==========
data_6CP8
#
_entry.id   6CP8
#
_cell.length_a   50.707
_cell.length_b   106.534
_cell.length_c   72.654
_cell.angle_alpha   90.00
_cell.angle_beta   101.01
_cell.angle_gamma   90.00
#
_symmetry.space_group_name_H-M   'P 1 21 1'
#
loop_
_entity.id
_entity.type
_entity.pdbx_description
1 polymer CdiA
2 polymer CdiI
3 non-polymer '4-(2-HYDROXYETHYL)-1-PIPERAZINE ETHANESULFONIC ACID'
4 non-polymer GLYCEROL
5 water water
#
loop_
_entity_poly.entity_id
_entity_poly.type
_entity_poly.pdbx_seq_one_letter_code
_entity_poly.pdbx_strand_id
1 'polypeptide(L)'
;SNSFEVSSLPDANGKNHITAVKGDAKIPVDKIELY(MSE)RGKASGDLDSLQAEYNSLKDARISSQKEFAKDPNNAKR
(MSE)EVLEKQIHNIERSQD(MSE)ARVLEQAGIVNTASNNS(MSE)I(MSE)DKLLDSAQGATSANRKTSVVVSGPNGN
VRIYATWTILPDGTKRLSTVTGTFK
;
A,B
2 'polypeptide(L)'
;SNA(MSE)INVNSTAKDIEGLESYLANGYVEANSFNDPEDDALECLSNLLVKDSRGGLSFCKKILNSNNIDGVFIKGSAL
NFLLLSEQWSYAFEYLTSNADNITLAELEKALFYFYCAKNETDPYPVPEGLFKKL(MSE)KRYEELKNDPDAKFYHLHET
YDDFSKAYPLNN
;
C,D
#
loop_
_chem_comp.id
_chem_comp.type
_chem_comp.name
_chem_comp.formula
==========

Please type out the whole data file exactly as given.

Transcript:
data_6CP8
#
_entry.id   6CP8
#
_cell.length_a   50.707
_cell.length_b   106.534
_cell.length_c   72.654
_cell.angle_alpha   90.00
_cell.angle_beta   101.01
_cell.angle_gamma   90.00
#
_symmetry.space_group_name_H-M   'P 1 21 1'
#
loop_
_entity.id
_entity.type
_entity.pdbx_description
1 polymer CdiA
2 polymer CdiI
3 non-polymer '4-(2-HYDROXYETHYL)-1-PIPERAZINE ETHANESULFONIC ACID'
4 non-polymer GLYCEROL
5 water water
#
loop_
_entity_poly.entity_id
_entity_poly.type
_entity_poly.pdbx_seq_one_letter_code
_entity_poly.pdbx_strand_id
1 'polypeptide(L)'
;SNSFEVSSLPDANGKNHITAVKGDAKIPVDKIELY(MSE)RGKASGDLDSLQAEYNSLKDARISSQKEFAKDPNNAKR
(MSE)EVLEKQIHNIERSQD(MSE)ARVLEQAGIVNTASNNS(MSE)I(MSE)DKLLDSAQGATSANRKTSVVVSGPNGN
VRIYATWTILPDGTKRLSTVTGTFK
;
A,B
2 'polypeptide(L)'
;SNA(MSE)INVNSTAKDIEGLESYLANGYVEANSFNDPEDDALECLSNLLVKDSRGGLSFCKKILNSNNIDGVFIKGSAL
NFLLLSEQWSYAFEYLTSNADNITLAELEKALFYFYCAKNETDPYPVPEGLFKKL(MSE)KRYEELKNDPDAKFYHLHET
YDDFSKAYPLNN
;
C,D
#
loop_
_chem_comp.id
_chem_comp.type
_chem_comp.name
_chem_comp.formula